Wholesalers & Distributors

Smart & Final to Slow New Store Growth

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Amid a hotter promotional market, particularly among conventional supermarkets in Southern California, Arizona and Nevada, Smart & Final stepped up its pricing actions during its fiscal third quarter and said it would slow its planned growth for new stores in 2018.

The Commerce, Calif.-based non-membership warehouse club operator also said comparable sales for the fiscal year would be slightly lower than expected after posting 1.5% same-store sales in the quarter, which ended Oct. 8. That figure reflected 1% comps at the Smart & Final banner and 3.4% comps at Cash & Carry, the company’s restaurant supply unit that mainly serves business customers. For the 16-week period, Smart & Final sales totaled $1.5 billion, a 4.5% increase to $1,457 million.

Smart & Final now expects full-year comps in the range of +0.8% to 1%, vs. previous guidance calling for 1% to 1.5% growth.

Discussing the results with analysts in a conference call, CEO Dave Hirz said the company’s Smart & Final stores reacted slowly in the third quarter to the increased promotional posture of competitors, which he said have been running hotter front-page ads. The company regained some momentum when it stepped up its own promotions, Hirz explained, but the environment remains difficult.

“The environment is still really competitive, whether the conventional operators are losing volume to online or losing volume to Whole Foods, I don't know. But they are they have been more aggressive in there,” Hirz said.

“It really is limited to just ads—and mostly the front page of the ads,” he continued. “Items that a year ago would have been at the ad for 89 cents, this year, they're in an ad for 69 cents. So, it really is similar ads to what the conventional operators are putting out there two or three years ago just with heated up retails. I think it’s unrelated to inflation or deflation, I think it's all them trying to keep market share.”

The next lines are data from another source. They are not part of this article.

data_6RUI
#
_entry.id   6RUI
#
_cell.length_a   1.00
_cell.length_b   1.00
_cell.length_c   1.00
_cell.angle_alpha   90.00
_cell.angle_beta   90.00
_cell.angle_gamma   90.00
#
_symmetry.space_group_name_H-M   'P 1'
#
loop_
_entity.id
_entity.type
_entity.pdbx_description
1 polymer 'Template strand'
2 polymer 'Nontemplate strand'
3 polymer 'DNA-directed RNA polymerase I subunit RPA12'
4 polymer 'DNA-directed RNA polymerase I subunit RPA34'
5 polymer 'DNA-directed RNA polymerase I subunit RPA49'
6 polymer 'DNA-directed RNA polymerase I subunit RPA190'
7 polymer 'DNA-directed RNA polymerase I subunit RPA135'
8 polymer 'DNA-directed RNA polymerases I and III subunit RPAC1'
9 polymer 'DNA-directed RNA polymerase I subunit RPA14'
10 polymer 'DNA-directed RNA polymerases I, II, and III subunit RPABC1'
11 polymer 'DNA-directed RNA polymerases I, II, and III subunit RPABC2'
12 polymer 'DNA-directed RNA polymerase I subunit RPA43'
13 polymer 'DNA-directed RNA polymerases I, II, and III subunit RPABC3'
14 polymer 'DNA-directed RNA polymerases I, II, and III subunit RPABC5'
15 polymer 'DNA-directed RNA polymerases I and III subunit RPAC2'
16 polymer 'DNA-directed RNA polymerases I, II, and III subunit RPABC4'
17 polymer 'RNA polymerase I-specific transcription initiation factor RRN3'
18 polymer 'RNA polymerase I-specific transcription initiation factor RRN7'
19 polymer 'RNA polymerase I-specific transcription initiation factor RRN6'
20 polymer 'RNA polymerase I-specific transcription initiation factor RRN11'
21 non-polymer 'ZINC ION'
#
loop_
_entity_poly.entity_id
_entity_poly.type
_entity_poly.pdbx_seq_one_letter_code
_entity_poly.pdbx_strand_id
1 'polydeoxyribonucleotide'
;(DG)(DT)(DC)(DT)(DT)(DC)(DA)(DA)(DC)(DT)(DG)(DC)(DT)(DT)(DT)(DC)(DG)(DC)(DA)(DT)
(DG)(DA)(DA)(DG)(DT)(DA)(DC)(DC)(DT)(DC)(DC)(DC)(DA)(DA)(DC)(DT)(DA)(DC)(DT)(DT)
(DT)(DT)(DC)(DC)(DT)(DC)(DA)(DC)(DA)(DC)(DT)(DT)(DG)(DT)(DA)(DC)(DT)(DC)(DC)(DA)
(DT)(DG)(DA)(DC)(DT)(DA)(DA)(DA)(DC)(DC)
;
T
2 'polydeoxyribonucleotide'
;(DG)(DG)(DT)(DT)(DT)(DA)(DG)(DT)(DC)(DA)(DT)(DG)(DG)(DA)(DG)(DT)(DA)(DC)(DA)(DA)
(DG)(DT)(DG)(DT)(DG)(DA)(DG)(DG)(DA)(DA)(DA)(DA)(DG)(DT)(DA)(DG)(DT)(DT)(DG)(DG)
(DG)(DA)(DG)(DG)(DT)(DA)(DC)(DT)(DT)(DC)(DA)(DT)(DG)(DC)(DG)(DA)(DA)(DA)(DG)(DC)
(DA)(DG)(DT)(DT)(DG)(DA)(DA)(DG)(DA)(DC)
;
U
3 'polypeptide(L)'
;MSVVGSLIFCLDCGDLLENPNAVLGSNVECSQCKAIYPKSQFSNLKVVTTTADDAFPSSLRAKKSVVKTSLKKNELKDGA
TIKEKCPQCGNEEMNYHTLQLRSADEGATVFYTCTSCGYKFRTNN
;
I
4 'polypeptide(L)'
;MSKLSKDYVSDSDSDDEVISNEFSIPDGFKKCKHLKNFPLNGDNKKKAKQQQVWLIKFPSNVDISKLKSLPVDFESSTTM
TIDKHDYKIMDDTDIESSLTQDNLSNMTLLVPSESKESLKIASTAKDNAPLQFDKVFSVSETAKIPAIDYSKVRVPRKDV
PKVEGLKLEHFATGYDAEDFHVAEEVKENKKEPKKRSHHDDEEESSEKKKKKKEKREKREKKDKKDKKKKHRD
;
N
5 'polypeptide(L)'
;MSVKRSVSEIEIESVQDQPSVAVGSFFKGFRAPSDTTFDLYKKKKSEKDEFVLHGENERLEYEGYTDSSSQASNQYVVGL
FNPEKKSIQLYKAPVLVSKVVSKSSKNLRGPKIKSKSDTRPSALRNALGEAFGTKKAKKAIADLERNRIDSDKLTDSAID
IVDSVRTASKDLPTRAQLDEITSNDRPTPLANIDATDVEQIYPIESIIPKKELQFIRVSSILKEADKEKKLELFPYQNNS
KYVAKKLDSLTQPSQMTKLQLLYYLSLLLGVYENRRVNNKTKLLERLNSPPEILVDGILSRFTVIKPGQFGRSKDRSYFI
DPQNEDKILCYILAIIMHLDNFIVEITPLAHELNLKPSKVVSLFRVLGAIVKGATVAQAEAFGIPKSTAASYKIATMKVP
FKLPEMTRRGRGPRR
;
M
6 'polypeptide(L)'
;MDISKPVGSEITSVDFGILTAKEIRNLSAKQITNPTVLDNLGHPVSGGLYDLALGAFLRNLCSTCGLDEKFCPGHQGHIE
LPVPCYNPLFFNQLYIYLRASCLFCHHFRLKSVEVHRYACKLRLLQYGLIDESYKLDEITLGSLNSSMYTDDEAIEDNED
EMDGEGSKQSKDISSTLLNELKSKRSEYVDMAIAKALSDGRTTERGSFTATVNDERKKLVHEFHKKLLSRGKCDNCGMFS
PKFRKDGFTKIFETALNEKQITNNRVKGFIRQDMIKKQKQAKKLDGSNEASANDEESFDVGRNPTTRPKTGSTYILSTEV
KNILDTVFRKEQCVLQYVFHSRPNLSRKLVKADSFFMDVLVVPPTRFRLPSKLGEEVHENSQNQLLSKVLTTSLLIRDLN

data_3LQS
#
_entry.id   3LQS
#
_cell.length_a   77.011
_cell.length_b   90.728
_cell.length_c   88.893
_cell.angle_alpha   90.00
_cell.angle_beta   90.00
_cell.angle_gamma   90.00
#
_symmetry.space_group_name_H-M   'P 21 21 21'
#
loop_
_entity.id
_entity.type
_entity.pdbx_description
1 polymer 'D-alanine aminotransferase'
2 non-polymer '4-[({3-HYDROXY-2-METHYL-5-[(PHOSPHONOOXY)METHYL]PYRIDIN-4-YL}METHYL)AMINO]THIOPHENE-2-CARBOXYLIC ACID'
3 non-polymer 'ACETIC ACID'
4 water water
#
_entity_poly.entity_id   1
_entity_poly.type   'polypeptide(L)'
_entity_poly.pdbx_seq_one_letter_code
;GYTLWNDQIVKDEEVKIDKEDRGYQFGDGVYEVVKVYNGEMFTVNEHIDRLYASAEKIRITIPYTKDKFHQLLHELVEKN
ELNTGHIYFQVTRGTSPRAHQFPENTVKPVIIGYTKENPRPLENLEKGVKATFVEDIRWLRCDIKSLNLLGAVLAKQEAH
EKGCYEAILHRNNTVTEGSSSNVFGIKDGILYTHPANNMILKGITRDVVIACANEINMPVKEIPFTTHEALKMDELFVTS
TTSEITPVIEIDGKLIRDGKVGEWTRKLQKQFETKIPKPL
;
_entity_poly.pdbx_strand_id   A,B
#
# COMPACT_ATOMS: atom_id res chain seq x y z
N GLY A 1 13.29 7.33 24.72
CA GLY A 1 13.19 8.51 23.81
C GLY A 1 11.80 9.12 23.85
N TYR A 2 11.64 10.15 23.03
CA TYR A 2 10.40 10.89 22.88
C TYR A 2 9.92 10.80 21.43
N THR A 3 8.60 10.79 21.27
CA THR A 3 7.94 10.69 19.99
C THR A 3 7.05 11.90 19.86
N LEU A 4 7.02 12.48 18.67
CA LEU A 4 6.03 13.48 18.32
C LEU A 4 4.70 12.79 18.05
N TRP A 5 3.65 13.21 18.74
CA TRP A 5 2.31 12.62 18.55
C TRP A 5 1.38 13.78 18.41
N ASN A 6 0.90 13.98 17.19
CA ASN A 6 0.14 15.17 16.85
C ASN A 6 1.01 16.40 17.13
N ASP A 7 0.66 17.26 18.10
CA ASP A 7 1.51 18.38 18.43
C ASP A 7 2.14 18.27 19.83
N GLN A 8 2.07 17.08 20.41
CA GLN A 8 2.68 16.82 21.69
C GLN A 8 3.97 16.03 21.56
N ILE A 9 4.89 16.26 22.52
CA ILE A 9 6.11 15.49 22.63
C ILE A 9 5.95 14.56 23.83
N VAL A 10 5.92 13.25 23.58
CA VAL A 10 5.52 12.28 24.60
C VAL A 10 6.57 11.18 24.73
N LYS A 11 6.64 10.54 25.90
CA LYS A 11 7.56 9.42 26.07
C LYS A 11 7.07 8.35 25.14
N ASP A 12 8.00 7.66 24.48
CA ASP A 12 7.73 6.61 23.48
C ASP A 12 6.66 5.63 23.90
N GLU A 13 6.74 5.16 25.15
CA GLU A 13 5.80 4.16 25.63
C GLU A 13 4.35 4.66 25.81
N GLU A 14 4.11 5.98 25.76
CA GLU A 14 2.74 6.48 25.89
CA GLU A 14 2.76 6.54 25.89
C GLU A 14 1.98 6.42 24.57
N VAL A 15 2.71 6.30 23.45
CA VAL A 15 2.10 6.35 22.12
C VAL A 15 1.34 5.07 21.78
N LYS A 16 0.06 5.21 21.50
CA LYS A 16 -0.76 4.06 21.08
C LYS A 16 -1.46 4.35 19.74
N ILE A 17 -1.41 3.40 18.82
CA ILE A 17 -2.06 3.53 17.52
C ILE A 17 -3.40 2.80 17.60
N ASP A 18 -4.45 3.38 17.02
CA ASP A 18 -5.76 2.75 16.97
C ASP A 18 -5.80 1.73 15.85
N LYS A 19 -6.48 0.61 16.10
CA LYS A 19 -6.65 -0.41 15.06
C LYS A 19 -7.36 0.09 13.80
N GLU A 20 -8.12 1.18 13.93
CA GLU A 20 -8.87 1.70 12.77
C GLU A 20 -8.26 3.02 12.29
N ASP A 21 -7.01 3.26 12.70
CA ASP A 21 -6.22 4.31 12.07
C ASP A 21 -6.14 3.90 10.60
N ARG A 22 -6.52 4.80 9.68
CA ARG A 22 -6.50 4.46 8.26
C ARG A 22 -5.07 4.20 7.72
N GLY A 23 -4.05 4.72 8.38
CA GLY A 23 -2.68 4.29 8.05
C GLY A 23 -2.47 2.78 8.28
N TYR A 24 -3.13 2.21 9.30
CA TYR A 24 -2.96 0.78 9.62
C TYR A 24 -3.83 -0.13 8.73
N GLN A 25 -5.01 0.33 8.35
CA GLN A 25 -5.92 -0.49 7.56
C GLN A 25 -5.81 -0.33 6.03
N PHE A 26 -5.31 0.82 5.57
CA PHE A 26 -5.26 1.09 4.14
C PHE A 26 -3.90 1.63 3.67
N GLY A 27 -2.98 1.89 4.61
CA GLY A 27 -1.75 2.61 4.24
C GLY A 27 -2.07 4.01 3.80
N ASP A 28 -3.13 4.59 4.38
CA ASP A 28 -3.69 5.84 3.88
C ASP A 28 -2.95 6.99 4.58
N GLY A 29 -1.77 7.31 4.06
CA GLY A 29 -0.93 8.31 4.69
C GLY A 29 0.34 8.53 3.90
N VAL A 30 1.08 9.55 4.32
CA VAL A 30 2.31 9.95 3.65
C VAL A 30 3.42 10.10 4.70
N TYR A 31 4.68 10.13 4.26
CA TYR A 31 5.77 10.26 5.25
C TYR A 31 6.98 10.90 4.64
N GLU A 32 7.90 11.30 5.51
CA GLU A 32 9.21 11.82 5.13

Hirz said Smart & Final would “pause” its recent flurry of new store growth in 2018. After acquiring converted 33 former Haggen stores acquired in 2015 and reopening them under the Smart & Final Extra! Banner in 2016 and building another 17 new stores this year (14 under the Smart & Final banner and three Cash & carry), the company expects to open just three to five new stores under each banner next year.

At the end of the third quarter, the company operated 316 stores overall, including 183 Smart & Final Extra stores, which are larger and more food-focused than legacy Smart & Final stores, of which 70 remain. The company also has 83 Cash & Carry units.

“I think we're pulling back a little bit … and prioritizing cash flow and debt reduction. But it's certainly not because we lack market opportunities or the returns to new stores have not met our expectations,” CFO Richard Phegley said.


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